| If there's one thing we know about our readers, it's that they can't get enough wood—right down to the furnishings they put in their homes.
Originally dubbed "rusticating," the trend of city folks migrating to country cabins and mountain retreats (many were called "camps") in the mid- to late 1800s marked the start of the log-furniture movement. Although well-to-do families spent only a few months of the year at these rustic manors, their house staffs would stay behind during the long, lonesome winter, passing the time making furniture for the home. The idea behind the pieces was to create interesting designs, from chairs and tables to mirrors, using only natural materials, like twigs and logs found on the property.
Today's rustic furniture makers follow that same tradition of using natural materials to create spectacular furniture and rustic decor pieces, but with modern additions and often a mix of materials. The vast majority of these furniture makers are mom-and-pop businesses. Thanks to the Internet, their products are accessible to anyone who loves the look and the quality that comes with authentic log furniture.
Log Furniture: Which species is best for you?
The most surprising thing about red cedar (also known as aromatic cedar for its pleasing scent) is that it's not cedar at all—it actually belongs to the juniper family. It's heavy, and naturally insect- and rot-resistant, meaning that clothes stored in a chest made of this wood will be protected from moths. It also has tight knots to add character and beauty.
Colors: Pinkish brown to dark brown
White cedar is a lightweight, dimensionally stable wood that lies flat and stays straight, which means it resists the natural tendency to crack and check. When it's used for outdoor furniture, its cell structure discourages moisture rot by allowing it to dry faster than other hardwoods.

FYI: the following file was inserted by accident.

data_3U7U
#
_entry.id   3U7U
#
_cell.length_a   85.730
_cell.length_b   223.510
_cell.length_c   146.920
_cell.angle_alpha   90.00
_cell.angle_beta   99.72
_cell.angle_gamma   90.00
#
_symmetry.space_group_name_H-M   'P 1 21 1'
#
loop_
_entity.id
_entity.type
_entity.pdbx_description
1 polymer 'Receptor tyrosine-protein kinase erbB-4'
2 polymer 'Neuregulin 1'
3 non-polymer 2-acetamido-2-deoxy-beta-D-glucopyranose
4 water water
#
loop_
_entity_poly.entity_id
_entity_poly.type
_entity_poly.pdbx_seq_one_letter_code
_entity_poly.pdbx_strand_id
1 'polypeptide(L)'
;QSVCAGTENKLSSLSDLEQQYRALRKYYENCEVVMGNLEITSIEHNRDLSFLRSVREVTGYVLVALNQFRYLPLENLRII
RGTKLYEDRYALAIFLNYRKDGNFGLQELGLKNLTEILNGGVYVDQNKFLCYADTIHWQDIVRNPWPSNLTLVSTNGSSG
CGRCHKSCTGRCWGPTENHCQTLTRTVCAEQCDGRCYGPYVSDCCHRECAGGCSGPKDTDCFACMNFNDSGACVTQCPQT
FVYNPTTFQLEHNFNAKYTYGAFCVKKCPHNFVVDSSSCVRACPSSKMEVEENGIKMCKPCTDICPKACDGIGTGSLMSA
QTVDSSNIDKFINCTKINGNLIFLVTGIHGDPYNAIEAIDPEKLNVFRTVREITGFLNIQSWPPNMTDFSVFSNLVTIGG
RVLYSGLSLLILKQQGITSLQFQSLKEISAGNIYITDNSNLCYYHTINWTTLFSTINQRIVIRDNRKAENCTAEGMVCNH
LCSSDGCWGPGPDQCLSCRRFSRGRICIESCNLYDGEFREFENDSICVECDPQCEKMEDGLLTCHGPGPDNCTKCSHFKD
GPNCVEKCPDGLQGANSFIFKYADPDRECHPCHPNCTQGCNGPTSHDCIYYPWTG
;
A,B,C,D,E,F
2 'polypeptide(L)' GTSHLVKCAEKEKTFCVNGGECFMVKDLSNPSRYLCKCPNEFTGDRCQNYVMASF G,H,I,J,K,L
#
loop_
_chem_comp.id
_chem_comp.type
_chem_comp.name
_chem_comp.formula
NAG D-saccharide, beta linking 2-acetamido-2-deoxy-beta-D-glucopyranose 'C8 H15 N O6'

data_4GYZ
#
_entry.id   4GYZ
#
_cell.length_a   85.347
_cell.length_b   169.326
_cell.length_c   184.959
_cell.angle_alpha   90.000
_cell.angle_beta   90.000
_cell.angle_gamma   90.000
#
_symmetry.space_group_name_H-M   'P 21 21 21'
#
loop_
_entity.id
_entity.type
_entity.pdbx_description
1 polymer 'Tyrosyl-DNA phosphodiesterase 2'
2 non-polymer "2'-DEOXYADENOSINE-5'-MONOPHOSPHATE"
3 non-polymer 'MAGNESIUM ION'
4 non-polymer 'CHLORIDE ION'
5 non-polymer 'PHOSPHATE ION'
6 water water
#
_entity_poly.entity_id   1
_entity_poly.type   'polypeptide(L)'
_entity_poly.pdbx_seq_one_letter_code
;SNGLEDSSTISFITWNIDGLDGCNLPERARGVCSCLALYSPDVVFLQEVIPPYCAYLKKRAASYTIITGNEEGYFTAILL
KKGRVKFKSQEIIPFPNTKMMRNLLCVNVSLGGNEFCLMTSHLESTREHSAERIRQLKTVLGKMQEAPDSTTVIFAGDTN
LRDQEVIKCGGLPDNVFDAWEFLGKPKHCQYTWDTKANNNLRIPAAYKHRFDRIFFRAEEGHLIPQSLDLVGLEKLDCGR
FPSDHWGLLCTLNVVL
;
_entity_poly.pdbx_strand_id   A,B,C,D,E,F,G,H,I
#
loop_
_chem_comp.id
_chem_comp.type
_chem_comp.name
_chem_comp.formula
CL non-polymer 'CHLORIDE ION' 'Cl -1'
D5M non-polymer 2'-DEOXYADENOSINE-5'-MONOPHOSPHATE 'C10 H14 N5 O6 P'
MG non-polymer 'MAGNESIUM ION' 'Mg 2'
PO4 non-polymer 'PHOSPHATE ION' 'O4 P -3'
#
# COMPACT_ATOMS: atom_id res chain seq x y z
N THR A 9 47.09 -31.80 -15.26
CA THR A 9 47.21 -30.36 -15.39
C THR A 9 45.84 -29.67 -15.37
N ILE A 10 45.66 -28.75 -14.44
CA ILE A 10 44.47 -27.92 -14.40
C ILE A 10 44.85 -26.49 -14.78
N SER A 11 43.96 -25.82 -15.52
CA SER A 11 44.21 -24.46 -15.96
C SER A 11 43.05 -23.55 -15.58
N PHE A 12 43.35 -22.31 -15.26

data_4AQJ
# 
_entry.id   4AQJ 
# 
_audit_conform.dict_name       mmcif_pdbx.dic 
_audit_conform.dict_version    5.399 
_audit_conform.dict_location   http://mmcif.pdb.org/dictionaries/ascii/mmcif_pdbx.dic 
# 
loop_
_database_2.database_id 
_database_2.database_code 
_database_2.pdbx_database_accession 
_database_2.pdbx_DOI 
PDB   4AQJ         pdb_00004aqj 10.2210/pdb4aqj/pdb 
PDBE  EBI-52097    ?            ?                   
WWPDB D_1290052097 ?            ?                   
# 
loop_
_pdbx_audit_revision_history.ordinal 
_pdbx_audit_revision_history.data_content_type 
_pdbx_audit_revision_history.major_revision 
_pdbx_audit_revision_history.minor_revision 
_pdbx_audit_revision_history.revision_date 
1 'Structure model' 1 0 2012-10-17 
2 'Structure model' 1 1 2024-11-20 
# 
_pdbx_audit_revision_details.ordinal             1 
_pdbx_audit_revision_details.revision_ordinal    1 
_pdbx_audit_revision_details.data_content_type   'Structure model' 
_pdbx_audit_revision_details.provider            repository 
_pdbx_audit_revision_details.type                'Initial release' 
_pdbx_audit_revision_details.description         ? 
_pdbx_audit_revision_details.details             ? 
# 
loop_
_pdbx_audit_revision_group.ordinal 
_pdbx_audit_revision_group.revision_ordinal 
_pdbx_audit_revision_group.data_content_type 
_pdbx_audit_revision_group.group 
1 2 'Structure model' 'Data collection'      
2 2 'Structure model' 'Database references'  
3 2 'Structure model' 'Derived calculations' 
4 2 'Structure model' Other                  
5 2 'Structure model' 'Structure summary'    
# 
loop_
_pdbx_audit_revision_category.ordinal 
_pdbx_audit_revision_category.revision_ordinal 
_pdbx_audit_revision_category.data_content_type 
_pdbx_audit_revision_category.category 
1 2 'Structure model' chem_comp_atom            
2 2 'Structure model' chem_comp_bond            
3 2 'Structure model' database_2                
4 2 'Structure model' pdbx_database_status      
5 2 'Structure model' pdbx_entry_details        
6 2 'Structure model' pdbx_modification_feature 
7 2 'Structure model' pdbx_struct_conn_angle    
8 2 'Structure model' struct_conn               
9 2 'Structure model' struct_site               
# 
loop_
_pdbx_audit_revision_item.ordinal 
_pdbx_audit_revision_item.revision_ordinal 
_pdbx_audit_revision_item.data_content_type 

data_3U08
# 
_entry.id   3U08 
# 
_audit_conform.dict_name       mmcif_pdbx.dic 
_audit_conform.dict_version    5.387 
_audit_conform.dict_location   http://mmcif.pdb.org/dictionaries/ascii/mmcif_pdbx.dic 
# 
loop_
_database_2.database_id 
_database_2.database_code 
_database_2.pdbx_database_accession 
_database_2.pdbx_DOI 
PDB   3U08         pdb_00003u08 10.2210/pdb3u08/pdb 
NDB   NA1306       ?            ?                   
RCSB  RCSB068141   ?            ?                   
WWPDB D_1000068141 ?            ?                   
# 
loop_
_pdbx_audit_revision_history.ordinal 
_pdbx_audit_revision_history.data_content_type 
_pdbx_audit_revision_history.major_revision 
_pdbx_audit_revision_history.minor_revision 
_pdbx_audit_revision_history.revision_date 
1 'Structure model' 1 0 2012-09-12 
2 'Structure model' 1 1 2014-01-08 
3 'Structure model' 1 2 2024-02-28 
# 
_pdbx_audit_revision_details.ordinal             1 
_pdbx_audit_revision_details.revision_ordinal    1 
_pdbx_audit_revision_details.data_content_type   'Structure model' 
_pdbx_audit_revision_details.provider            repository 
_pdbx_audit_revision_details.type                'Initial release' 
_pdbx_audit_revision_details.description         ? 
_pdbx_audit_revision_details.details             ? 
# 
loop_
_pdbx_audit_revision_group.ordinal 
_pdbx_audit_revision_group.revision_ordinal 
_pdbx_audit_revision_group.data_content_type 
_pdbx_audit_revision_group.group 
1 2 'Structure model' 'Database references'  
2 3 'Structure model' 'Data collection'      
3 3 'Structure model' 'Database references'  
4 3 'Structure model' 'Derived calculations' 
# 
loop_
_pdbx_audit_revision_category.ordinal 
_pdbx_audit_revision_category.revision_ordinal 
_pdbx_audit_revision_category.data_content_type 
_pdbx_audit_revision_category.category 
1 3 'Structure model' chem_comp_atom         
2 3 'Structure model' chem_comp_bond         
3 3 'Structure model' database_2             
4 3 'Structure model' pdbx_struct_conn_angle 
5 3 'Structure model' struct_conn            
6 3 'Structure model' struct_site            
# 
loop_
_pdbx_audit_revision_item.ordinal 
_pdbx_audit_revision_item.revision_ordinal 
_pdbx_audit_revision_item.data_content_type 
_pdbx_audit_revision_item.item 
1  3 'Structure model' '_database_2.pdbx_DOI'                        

Colors: Light to medium brown
Hickory trees grow tall, but their trunks don't grow much wider than 3 inches. Because of this, furniture made from hickory typically consists of pieces with a smaller log diameter than other species. This makes it a good option for chairs and side tables, but it may not be as sturdy for bigger pieces, like beds.
Colors: Tan to dark brown
Cypress naturally produces oil, which acts as a built-in preservative. This inherent characteristic makes cypress durable and extremely resistant to extreme weather conditions, insects and fungus. Because the wood lacks sap and doesn't bleed, it also takes well to sealants, stains and paints.
Colors: Medium brown to dark amber brown
When shopping for log furniture, pay close attention to how the pieces are assembled. Some furniture is made from logs that are butted up against each other and nailed—a system that can sometimes fall apart over time. Instead, look for more durable pieces with a mortise-and-tenon connection. Make sure the dowels used to hold the furniture together are at least 1.25 inches long, because those connections are the weakest point of the furniture. If the piece does have metal hardware, screws are better than nails, unless the nails are hot dipped in glue. Nails without the glue coating will actually start to back out over time because the fibers of the wood push on them.